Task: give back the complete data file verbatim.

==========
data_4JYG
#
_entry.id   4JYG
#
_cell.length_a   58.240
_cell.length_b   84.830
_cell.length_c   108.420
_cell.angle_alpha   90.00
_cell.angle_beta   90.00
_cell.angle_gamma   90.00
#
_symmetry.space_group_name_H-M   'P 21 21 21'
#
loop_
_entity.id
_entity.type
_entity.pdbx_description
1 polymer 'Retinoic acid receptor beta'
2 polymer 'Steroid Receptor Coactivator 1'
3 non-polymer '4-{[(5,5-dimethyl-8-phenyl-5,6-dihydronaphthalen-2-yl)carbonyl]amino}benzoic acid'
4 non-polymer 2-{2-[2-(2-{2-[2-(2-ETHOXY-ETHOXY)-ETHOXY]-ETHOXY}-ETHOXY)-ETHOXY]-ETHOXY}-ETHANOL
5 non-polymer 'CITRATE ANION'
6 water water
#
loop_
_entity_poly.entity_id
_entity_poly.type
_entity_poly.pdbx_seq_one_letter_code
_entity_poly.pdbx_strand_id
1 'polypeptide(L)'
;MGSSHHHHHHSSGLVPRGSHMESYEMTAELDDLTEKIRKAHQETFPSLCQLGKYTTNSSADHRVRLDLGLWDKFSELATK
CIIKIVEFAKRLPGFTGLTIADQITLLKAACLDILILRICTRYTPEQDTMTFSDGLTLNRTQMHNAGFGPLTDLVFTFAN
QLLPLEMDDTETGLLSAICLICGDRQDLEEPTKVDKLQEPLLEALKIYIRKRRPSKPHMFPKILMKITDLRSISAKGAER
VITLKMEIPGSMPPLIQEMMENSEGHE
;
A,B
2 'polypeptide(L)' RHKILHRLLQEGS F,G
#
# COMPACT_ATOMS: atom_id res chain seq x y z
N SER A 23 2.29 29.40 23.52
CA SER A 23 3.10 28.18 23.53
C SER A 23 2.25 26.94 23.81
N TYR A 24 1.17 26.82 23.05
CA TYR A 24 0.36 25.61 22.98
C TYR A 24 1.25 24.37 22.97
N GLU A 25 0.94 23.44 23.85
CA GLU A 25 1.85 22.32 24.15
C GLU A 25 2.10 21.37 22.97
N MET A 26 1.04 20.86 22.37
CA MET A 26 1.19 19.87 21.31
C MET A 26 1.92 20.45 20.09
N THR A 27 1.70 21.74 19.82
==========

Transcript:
data_4JYG
#
_entry.id   4JYG
#
_cell.length_a   58.240
_cell.length_b   84.830
_cell.length_c   108.420
_cell.angle_alpha   90.00
_cell.angle_beta   90.00
_cell.angle_gamma   90.00
#
_symmetry.space_group_name_H-M   'P 21 21 21'
#
loop_
_entity.id
_entity.type
_entity.pdbx_description
1 polymer 'Retinoic acid receptor beta'
2 polymer 'Steroid Receptor Coactivator 1'
3 non-polymer '4-{[(5,5-dimethyl-8-phenyl-5,6-dihydronaphthalen-2-yl)carbonyl]amino}benzoic acid'
4 non-polymer 2-{2-[2-(2-{2-[2-(2-ETHOXY-ETHOXY)-ETHOXY]-ETHOXY}-ETHOXY)-ETHOXY]-ETHOXY}-ETHANOL
5 non-polymer 'CITRATE ANION'
6 water water
#
loop_
_entity_poly.entity_id
_entity_poly.type
_entity_poly.pdbx_seq_one_letter_code
_entity_poly.pdbx_strand_id
1 'polypeptide(L)'
;MGSSHHHHHHSSGLVPRGSHMESYEMTAELDDLTEKIRKAHQETFPSLCQLGKYTTNSSADHRVRLDLGLWDKFSELATK
CIIKIVEFAKRLPGFTGLTIADQITLLKAACLDILILRICTRYTPEQDTMTFSDGLTLNRTQMHNAGFGPLTDLVFTFAN
QLLPLEMDDTETGLLSAICLICGDRQDLEEPTKVDKLQEPLLEALKIYIRKRRPSKPHMFPKILMKITDLRSISAKGAER
VITLKMEIPGSMPPLIQEMMENSEGHE
;
A,B
2 'polypeptide(L)' RHKILHRLLQEGS F,G
#
# COMPACT_ATOMS: atom_id res chain seq x y z
N SER A 23 2.29 29.40 23.52
CA SER A 23 3.10 28.18 23.53
C SER A 23 2.25 26.94 23.81
N TYR A 24 1.17 26.82 23.05
CA TYR A 24 0.36 25.61 22.98
C TYR A 24 1.25 24.37 22.97
N GLU A 25 0.94 23.44 23.85
CA GLU A 25 1.85 22.32 24.15
C GLU A 25 2.10 21.37 22.97
N MET A 26 1.04 20.86 22.37
CA MET A 26 1.19 19.87 21.31
C MET A 26 1.92 20.45 20.09
N THR A 27 1.70 21.74 19.82